Issue(s): Defenders #134
Then their stalker reveals himself.
He's Manslaughter, and he's been sent to kill them for their interference in the drug trade last issue.
He then disappears, leaving the Defenders to huddle together to defend themselves. But Beast sets up a plan wherein they fake the deaths of Cloud and Iceman as Manslaughter stalks them one by one. Then they all show up and defeat him in the end. Except for Angel and Valkyrie, who are poisoned despite the plan and have to be cryogenically frozen.
It turns out that Manslaughter has latent telepathic abilities that make it so people can't see him if they aren't looking at him dead on, and also allow him to mentally anticipate people's moves. It's a cool way to introduce a new super-power that builds on an existing known type, and of course it makes him a great assassin. When he faces off against Moondragon, when she attempts to attack him telepathically she finds instead she's created a mental bond with him that makes her feel pain when he does.
Moondragon is greatly disturbed by Manslaughter's mental domination of her. She describes it as a severe violation. While she's agonizing over the attack, Cloud makes matters worse by declaring that she's in love with her.
The Perlin/Mulder art team is really nice. There's a lot of realistic depth to the characters.
Gillis' writing is really getting good, too. Excellent characterization, good scripting, interesting scenarios.
Quality Rating: B+
Chronological Placement Considerations: N/A
Continuity Insert? N
My Reprint: N/A
Inbound References (2): showAngel, Beast, Cloud, Dolly Donahue, Gargoyle (Defender), Iceman, Manslaughter, Moondragon, Sassafras, Valkyrie
I'm not sure if Cloud's comment was meant to show that she considers Moondragon a parental figure, or if it was lesbian attraction. If the latter, nobody in fan publications seemed to pick up on it back then--which kinda shows how far interest in the title had dropped by mid-1984.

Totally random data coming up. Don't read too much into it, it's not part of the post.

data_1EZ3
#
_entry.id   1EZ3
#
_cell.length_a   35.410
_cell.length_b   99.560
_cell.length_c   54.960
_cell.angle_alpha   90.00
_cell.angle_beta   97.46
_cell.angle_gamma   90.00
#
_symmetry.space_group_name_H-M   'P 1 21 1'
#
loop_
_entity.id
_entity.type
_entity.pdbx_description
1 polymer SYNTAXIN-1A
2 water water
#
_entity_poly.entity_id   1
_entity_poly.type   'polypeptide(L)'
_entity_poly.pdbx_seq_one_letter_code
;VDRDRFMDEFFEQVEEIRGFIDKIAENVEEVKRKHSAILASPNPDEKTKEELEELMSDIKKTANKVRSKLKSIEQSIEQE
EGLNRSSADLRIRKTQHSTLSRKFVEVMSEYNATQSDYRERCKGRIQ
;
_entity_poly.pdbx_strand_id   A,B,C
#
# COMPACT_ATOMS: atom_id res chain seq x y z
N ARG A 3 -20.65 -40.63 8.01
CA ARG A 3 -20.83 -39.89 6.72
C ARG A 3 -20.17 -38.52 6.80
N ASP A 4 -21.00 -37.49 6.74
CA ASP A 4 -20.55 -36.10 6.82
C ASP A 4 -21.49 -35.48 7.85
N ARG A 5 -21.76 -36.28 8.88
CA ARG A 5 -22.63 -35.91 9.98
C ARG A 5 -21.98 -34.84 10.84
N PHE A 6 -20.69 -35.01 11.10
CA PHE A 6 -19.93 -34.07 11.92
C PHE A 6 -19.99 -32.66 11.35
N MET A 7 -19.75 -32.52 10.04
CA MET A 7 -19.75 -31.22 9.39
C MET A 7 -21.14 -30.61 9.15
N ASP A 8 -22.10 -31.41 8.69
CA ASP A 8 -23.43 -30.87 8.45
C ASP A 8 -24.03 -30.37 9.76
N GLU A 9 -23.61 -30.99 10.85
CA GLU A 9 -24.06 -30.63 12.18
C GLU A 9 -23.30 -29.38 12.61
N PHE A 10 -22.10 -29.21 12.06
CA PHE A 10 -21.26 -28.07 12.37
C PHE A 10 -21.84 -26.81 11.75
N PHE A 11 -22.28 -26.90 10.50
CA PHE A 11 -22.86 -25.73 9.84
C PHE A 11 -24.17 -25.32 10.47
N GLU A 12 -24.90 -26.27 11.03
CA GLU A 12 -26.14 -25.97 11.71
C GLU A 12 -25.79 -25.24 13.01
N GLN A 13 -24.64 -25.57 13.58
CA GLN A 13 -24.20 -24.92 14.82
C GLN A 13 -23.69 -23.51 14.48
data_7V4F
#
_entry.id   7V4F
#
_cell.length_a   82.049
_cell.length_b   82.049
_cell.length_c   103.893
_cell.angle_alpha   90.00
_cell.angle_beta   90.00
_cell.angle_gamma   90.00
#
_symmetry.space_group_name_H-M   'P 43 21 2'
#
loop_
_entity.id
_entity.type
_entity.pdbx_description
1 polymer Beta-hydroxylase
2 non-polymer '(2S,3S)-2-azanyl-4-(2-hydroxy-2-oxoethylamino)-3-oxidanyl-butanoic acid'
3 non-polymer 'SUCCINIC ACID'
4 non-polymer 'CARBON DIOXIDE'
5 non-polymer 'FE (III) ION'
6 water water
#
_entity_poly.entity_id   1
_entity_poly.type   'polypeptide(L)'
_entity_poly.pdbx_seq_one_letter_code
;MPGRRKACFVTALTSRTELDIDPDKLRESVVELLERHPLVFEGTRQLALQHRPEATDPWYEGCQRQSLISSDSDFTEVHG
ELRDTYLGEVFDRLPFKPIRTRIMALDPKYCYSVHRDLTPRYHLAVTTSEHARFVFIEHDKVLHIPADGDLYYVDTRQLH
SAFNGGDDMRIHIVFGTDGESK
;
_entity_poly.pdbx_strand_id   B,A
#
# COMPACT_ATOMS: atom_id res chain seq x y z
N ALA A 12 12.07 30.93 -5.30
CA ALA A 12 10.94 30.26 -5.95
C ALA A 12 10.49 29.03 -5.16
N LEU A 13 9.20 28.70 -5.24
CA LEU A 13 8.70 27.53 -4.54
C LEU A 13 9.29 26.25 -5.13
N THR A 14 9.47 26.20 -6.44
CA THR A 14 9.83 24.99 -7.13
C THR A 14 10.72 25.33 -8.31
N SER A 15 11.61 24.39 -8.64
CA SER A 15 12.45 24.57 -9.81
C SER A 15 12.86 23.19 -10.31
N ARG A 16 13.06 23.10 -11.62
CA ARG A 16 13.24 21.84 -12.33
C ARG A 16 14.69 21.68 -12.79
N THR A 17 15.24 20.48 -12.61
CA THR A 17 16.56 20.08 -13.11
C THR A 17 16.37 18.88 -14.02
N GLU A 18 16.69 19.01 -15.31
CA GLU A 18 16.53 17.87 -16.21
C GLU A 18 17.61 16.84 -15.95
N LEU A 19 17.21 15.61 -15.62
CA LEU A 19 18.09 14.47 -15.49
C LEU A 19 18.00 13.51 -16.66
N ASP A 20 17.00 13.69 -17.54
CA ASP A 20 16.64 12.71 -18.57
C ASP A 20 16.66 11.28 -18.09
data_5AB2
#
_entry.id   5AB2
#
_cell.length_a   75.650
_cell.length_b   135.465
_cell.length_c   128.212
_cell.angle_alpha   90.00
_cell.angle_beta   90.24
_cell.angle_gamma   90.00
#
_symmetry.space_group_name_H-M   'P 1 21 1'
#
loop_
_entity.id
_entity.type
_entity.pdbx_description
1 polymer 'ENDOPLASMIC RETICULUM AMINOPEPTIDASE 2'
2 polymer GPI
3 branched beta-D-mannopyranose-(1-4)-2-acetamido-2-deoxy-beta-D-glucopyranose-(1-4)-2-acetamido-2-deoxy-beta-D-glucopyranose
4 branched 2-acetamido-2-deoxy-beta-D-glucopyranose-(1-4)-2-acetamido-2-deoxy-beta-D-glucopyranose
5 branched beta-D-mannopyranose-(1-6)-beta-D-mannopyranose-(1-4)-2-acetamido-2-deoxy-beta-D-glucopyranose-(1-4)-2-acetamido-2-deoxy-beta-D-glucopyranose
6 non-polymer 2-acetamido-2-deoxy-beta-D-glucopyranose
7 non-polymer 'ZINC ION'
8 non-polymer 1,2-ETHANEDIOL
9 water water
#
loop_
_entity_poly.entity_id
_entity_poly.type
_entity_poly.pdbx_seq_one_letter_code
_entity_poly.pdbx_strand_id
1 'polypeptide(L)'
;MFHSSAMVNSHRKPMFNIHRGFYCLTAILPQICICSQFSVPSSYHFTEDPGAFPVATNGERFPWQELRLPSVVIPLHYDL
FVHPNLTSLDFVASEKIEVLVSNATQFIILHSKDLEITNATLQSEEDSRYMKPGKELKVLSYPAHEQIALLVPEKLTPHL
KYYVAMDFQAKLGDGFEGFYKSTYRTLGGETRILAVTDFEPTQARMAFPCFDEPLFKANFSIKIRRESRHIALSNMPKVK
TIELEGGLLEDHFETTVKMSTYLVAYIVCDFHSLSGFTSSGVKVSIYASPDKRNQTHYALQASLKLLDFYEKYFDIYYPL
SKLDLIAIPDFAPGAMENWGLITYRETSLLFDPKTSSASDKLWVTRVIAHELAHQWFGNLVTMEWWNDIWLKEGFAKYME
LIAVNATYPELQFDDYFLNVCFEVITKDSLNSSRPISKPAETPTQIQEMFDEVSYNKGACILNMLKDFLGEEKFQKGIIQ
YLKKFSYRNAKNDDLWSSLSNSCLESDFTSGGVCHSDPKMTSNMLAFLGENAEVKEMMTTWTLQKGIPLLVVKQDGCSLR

Posted by: Mark Drummond | October 9, 2011 2:06 AM
"Moondragon is greatly disturbed by Manslaughter's mental domination of her. She describes it as a severe violation."
Posted by: clyde | March 18, 2015 10:40 AM
On page 10, there seems to be a text box at the bottom of panel #2 but without any actual text in it.
It's not immediately noticeable and easy to mistake as being part of the background but the complete lack of adhering to the perspective of the rest of the panel, combined with the blankness and color, it stands out weirdly. Telling is how it also cuts off the slam effect of Valkyrie's fist on the desk. Definitely meant to be a text box, presumably introducing Manslaughter to the scene.
(or is it just my copy with text missing?)
Posted by: AF | January 7, 2016 11:43 AM
And while I'm at it, the way Manslaughter has been inked and colored, I've never been sure if he was originally meant to have weird facial hair or not. If not for the touch-up they did of his handbook image for his new entry in the Defenders handbook, I would remain confused whether they were meant to represent cheekbones or a weird moustache. They are drawn so thick and with such consistency on him, they definitely look like the latter to me. (but conversely, the character is smirking about 95% of the time)
Posted by: AF | January 7, 2016 11:54 AM
I also have that blank box on my issue, so it's not just your copy.
I've also wondered about Manslaughter's seeming disappearing mustache. It's probably related to Kim DeMulder's heavy inking style compared to the inkers in Manslaughter's later appearances.
Posted by: fnord12 | January 7, 2016 3:47 PM
I love this issue. It's a well timed pastiche of slasher movies which came out after the Halloween and Friday the 13th movies began and just before A Nightmare on Elm Street. It's an odd period for the Defenders, following on from a pastiches of The Thing (the 1982 movie) and a comedy take on Chandleresque detective stories.
Posted by: Benway | November 1, 2016 9:22 PM
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